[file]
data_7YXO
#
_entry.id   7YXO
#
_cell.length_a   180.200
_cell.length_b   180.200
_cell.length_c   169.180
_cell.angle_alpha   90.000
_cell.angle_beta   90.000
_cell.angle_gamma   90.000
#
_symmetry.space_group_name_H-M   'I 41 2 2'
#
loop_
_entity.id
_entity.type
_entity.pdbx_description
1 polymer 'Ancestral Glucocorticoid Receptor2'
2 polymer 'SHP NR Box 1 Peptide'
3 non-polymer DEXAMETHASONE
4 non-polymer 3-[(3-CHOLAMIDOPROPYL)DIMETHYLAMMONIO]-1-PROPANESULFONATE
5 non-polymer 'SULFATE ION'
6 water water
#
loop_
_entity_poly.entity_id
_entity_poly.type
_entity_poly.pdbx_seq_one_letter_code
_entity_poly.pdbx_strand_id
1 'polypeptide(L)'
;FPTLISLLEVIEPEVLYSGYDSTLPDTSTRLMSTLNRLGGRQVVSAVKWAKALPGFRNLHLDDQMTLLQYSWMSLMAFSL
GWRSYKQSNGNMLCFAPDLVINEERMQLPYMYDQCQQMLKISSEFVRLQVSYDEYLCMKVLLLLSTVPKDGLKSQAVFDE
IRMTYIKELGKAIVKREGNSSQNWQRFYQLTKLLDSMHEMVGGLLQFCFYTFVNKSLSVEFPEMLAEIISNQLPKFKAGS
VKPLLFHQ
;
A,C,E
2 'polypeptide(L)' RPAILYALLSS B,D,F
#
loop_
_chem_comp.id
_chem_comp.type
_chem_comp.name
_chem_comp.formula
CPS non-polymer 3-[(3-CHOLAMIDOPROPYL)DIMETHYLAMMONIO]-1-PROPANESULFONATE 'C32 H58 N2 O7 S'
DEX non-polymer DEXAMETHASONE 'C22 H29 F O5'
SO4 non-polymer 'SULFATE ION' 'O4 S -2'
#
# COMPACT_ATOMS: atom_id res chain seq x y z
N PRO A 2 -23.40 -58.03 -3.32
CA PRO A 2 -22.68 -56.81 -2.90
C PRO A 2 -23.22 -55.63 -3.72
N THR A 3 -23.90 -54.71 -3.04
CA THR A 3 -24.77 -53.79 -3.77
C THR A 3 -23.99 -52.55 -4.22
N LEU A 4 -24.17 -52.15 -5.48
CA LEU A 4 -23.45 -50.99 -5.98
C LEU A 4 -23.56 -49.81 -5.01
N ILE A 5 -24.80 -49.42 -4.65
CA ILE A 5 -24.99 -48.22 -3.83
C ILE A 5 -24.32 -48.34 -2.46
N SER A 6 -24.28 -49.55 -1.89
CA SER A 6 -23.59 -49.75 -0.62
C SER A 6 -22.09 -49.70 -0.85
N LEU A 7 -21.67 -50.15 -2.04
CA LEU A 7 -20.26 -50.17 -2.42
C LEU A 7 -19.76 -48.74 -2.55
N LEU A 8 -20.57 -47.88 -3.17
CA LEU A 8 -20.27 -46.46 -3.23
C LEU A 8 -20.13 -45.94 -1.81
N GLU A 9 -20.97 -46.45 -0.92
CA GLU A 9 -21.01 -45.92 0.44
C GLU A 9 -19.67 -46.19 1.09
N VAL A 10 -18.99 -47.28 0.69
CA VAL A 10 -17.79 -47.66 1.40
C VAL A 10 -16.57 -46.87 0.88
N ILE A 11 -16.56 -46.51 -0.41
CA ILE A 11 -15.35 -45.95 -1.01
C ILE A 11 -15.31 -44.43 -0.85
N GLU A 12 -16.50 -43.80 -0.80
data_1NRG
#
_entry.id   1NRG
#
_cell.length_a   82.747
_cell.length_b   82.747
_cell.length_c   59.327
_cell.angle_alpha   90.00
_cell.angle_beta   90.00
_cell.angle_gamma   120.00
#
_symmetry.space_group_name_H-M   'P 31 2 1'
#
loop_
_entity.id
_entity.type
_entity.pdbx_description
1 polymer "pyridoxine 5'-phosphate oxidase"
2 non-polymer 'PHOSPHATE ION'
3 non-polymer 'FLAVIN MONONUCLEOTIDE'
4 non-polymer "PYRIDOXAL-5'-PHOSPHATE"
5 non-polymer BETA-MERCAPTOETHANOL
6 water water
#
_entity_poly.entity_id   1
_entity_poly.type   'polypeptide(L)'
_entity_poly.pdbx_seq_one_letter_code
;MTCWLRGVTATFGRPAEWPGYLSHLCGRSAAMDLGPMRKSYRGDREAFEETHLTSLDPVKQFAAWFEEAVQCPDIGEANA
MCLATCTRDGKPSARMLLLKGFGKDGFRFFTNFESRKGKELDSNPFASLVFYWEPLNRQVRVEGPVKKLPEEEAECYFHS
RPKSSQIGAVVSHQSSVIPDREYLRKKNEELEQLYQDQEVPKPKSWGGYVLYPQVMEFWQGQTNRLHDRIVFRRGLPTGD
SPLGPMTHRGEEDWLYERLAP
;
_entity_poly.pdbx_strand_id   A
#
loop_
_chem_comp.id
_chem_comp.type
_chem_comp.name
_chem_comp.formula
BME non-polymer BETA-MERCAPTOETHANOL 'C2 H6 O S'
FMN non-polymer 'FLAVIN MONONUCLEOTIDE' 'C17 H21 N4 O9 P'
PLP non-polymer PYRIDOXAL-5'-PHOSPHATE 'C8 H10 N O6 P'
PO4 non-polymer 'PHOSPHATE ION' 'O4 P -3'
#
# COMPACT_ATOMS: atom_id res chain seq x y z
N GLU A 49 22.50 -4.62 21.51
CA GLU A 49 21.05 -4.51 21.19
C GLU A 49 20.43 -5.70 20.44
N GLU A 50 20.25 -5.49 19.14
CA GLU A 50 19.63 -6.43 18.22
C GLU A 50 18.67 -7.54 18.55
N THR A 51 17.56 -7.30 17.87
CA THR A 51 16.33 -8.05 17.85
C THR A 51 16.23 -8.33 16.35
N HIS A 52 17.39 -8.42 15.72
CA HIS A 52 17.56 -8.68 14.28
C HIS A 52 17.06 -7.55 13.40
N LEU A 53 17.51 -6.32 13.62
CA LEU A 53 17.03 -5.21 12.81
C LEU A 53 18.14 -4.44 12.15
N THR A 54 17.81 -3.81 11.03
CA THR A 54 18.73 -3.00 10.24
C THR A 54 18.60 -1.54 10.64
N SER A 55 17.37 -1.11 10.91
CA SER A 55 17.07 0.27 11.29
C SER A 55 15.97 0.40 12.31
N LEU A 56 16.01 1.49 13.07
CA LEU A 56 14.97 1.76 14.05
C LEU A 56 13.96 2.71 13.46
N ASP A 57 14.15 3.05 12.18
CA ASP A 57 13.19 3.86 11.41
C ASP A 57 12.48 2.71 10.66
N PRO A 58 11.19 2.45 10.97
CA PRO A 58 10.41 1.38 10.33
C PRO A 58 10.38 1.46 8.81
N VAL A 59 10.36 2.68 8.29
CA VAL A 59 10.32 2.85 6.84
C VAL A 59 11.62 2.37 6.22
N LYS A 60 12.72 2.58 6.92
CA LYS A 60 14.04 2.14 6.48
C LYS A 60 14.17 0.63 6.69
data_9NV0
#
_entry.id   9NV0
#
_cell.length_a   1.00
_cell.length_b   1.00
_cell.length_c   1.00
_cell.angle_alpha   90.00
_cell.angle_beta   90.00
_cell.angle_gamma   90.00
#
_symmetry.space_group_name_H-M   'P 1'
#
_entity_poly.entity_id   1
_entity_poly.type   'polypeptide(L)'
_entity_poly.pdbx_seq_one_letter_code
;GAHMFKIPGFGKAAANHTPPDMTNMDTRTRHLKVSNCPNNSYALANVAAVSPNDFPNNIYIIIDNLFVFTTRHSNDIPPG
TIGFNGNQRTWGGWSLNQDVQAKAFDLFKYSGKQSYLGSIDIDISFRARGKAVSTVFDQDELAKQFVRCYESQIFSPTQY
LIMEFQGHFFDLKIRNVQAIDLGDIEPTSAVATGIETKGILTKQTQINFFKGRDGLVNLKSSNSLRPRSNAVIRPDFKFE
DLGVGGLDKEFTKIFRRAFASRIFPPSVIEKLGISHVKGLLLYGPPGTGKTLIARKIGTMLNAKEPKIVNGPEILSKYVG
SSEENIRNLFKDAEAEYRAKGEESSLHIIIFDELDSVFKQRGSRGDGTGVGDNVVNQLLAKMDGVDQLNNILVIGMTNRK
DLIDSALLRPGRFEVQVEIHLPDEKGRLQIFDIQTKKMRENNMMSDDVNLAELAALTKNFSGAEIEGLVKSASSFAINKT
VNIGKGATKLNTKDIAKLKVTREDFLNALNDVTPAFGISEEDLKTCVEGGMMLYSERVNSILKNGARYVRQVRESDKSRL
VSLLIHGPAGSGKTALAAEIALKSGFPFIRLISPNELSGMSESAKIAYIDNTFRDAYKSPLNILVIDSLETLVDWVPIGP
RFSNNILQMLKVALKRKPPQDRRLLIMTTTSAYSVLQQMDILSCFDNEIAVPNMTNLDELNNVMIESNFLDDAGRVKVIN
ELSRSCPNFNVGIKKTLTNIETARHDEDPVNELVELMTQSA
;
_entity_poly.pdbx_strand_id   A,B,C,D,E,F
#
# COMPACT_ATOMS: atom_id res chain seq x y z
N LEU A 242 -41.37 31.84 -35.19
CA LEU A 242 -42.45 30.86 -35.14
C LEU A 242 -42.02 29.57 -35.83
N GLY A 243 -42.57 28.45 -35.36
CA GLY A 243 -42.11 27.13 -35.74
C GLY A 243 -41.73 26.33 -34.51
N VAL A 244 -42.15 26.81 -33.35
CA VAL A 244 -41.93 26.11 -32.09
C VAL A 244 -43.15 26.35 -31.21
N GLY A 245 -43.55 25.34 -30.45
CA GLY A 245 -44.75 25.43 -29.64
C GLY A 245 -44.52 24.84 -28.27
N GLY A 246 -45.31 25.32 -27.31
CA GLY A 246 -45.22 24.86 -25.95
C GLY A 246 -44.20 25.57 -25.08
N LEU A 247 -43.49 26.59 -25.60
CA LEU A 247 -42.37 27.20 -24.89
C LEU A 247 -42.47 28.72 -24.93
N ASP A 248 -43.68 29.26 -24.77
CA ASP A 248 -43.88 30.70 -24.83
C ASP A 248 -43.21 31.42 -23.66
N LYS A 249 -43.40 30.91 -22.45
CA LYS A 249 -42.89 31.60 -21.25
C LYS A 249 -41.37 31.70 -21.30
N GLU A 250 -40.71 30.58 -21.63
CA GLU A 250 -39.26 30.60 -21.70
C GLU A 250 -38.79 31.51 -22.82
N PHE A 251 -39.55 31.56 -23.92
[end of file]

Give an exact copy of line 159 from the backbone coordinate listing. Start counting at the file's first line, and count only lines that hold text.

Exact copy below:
CA LYS A 60 14.04 2.14 6.48